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Recommended tests for the diagnosis of myeloma and related organ dysfunction are as follows (1):

  • history and physical examinations

investigations recommended by British Committee for Standards in Haematology (BCSH)/UK Myeloma Forum (UKMF)

The UKMF/BCSH guidelines on the diagnosis and management of multiple myeloma recommends that investigation of a suspected myeloma patient should include screening tests followed by further tests to confirm the diagnosis (1).

Screening test

  • full blood count (FBC), ESR or plasma viscosity
  • urea, creatinine, calcium, albumin
  • electrophoresis of serum and concentrated urine
  • quantification of non-isotypic immunoglobulins

NICE state (2):

  • use serum protein electrophoresis and serum-free light-chain assay to confirm the presence of a paraprotein indicating possible myeloma or monoclonal gammopathy of undetermined significance (MGUS)
  • if serum protein electrophoresis is abnormal, use serum immunofixation to confirm the presence of a paraprotein indicating possible myeloma or MGUS
  • do not use serum protein electrophoresis, serum immunofixation, serum-free light-chain assay or urine electrophoresis (urine Bence-Jones protein assessment) alone to exclude a diagnosis of myeloma

Tests to establish diagnosis

  • bone marrow aspirate + trephine biopsy with plasma cell phenotyping
  • immunofixation of serum and urine
  • skeletal survey

Tests to estimate tumour burden and prognosis

  • Fluorescence in situ hybridisation (FISH) analysis
  • quantification of monoclonal protein in serum and urine
  • albumin 2 - microglobulin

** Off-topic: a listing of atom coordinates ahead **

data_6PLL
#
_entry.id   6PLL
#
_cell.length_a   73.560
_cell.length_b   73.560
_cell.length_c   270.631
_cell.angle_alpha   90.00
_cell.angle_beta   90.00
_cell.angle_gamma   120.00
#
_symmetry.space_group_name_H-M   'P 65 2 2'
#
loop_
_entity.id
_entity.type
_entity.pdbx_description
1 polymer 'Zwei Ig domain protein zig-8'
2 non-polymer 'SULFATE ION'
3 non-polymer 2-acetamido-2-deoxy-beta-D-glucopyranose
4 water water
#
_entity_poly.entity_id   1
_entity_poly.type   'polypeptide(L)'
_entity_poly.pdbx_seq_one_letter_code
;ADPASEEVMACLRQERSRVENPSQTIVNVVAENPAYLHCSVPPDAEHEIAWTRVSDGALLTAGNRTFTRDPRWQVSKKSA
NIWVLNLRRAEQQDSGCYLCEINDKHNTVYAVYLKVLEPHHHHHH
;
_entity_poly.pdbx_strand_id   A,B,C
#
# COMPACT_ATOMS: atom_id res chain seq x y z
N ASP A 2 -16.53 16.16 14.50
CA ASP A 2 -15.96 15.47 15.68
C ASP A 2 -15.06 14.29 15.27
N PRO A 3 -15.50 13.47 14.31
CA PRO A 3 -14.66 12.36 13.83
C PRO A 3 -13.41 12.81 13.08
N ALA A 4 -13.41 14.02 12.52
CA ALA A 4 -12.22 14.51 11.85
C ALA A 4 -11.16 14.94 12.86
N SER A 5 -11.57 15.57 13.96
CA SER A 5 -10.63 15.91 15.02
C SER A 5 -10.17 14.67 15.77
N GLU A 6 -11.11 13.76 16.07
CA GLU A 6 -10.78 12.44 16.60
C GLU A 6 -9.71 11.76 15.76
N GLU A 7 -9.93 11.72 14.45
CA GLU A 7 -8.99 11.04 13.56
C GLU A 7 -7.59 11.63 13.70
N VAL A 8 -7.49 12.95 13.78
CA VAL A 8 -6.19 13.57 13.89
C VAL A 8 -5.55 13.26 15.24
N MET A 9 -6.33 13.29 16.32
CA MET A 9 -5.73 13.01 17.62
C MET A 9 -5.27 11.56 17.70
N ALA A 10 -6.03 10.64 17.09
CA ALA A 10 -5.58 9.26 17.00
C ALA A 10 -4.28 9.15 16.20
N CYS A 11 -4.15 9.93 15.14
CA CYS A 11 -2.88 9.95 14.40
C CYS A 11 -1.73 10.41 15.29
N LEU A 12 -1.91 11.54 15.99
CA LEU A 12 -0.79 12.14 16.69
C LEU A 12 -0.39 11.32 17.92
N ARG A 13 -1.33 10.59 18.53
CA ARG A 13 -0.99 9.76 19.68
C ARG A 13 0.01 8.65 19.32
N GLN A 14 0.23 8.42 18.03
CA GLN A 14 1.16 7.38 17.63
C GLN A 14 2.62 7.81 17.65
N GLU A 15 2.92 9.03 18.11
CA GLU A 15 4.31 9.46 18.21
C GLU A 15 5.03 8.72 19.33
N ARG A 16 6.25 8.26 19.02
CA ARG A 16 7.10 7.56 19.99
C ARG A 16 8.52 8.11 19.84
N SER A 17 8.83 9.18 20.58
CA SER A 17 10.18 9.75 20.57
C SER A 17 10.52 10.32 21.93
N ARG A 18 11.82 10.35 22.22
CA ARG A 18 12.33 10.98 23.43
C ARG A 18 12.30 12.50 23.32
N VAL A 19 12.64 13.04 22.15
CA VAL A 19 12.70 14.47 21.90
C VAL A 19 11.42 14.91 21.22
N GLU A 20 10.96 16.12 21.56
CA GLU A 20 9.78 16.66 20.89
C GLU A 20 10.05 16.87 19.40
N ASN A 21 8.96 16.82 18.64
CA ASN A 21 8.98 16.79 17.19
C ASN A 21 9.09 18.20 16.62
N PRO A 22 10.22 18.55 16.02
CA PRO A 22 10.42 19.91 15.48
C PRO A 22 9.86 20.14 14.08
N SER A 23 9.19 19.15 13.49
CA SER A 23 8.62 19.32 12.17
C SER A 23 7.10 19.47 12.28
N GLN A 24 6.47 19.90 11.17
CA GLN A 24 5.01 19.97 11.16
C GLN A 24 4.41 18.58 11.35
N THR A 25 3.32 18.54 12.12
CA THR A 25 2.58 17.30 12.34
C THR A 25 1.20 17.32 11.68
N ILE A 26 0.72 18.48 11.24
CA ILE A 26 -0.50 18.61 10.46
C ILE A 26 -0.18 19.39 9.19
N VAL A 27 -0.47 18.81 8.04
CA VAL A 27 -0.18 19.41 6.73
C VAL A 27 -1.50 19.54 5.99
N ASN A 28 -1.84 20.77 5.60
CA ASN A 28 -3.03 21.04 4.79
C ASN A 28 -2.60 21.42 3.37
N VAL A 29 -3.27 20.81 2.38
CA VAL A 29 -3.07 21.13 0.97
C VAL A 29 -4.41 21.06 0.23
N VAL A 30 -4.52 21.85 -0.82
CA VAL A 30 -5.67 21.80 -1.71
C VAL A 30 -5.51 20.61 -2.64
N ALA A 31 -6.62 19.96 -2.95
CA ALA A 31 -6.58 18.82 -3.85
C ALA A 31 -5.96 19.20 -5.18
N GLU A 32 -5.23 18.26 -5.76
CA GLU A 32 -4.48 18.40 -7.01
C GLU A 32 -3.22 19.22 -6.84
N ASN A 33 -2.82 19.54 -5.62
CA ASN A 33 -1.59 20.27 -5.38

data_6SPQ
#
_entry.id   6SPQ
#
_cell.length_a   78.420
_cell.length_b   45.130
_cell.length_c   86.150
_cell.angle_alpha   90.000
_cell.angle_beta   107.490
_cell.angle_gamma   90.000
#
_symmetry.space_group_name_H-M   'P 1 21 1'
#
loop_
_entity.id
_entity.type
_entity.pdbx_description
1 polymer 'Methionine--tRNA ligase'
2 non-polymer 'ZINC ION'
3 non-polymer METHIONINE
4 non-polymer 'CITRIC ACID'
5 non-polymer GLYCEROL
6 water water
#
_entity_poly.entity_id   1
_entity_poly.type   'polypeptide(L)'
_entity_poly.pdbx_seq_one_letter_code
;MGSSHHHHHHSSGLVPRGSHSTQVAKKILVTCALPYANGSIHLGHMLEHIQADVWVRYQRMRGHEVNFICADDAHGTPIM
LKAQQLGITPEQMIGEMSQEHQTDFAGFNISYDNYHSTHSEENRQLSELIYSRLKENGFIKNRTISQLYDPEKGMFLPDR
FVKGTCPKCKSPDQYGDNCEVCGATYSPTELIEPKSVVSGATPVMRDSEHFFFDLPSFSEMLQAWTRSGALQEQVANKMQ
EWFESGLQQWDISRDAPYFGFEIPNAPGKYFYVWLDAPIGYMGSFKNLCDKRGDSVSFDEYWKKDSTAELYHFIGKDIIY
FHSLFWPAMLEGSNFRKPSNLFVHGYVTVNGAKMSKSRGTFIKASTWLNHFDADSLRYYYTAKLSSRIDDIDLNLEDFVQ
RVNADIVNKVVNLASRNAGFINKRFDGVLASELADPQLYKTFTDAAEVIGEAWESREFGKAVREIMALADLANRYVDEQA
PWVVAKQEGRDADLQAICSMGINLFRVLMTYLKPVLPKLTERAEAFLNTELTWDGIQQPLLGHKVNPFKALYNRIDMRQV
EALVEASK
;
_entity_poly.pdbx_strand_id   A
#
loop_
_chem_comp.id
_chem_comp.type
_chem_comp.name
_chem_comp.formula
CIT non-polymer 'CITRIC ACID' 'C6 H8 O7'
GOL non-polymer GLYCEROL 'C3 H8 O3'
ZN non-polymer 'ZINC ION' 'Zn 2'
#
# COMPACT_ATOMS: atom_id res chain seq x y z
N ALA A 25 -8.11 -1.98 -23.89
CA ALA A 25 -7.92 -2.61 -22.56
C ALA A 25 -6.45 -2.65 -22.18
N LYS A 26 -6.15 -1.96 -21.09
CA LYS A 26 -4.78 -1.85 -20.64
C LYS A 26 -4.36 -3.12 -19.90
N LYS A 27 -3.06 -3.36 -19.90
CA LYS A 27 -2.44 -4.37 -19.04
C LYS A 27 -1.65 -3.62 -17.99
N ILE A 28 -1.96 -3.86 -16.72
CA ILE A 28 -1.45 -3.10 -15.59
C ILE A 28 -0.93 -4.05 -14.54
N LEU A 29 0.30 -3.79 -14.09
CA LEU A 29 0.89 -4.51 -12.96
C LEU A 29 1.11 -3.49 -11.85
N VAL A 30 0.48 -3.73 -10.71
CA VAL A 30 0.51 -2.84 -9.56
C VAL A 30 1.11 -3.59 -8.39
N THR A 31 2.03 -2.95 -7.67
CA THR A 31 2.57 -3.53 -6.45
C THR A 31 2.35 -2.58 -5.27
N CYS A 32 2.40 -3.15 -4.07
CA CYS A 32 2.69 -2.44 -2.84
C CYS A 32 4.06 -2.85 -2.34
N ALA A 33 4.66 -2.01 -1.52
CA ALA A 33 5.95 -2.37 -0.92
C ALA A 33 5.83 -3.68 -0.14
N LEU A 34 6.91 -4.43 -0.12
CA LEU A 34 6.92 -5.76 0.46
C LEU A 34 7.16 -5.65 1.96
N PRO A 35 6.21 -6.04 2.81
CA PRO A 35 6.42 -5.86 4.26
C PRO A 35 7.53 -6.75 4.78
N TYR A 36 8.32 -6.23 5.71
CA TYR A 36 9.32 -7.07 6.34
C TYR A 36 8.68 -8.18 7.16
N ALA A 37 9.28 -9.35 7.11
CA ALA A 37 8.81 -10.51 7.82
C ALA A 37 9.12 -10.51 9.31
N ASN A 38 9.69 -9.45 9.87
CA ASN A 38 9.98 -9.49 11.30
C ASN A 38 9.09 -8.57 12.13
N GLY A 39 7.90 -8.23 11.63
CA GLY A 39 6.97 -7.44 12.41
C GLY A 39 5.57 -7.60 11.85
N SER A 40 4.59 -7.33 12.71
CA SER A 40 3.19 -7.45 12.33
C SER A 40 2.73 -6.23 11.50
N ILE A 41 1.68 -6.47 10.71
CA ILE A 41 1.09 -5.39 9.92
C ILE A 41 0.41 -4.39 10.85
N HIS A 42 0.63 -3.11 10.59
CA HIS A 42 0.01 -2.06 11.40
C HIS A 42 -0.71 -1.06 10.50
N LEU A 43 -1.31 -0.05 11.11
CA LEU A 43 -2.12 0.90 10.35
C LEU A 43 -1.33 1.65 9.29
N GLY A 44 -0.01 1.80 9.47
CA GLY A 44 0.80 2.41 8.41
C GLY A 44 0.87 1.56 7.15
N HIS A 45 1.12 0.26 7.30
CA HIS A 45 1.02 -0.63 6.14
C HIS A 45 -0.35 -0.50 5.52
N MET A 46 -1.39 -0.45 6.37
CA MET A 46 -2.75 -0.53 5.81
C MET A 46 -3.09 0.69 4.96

• skeletal survey

NICE state with respect to prognostic information (2):

  • when performing a bone marrow aspirate and trephine biopsy to provide prognostic information:

    • perform fluorescence in-situ hybridisation (FISH) on CD138-selected bone marrow plasma cells to identify the adverse risk abnormalities t(4;14), t(14;16), 1q gain, del(1p) and del(17p)(TP53 deletion). Use these abnormalities alongside International Staging System (ISS) scores to identify people with high-risk myeloma
    • consider performing FISH on CD138-selected bone marrow plasma cells to identify the adverse risk abnormality t(14;20), and the standard risk abnormalities t(11;14) and hyperdiploidy
    • consider performing immunophenotyping of bone marrow to identify plasma cell phenotype, and to inform subsequent monitoring
    • consider performing immunohistochemistry (including Ki-67 staining and p53 expression) on the trephine biopsy to identify plasma cell phenotype and give an indication of cell proliferation, to provide further prognostic information
  • perform serum-free light-chain assay and use serum-free light-chain ratio to assess prognosis

Tests to assess myeloma related organ impairment (ROTI)

  • FBC
  • serum urea and creatinine
  • creatinine clearance (measured or calculated)
  • calcium albumin plasma viscosity
  • tissue biopsy (or fat pad aspirate) for amyloid (if suspected)
  • quantification of non-isotypic immunoglobulins
  • skeletal survey

Special tests indicated in some patients

  • SFLC assay in oligo secretory, light chain only and non secretory disease
  • MRI, CT scan (1)

NICE state (2):

  • imaging for people with suspected myeloma

    • offer imaging to all people with a plasma cell disorder suspected to be myeloma
    • consider whole-body MRI as first-line imaging
    • consider whole-body low-dose CT as first-line imaging if whole-body MRI is unsuitable or the person declines it
    • only consider skeletal survey as first-line imaging if whole-body MRI and whole-body low-dose CT are unsuitable or the person declines them
    • do not use isotope bone scans to identify myeloma-related bone disease in people with a plasma cell disorder suspected to be myeloma

Reference:

Last reviewed 12/2019

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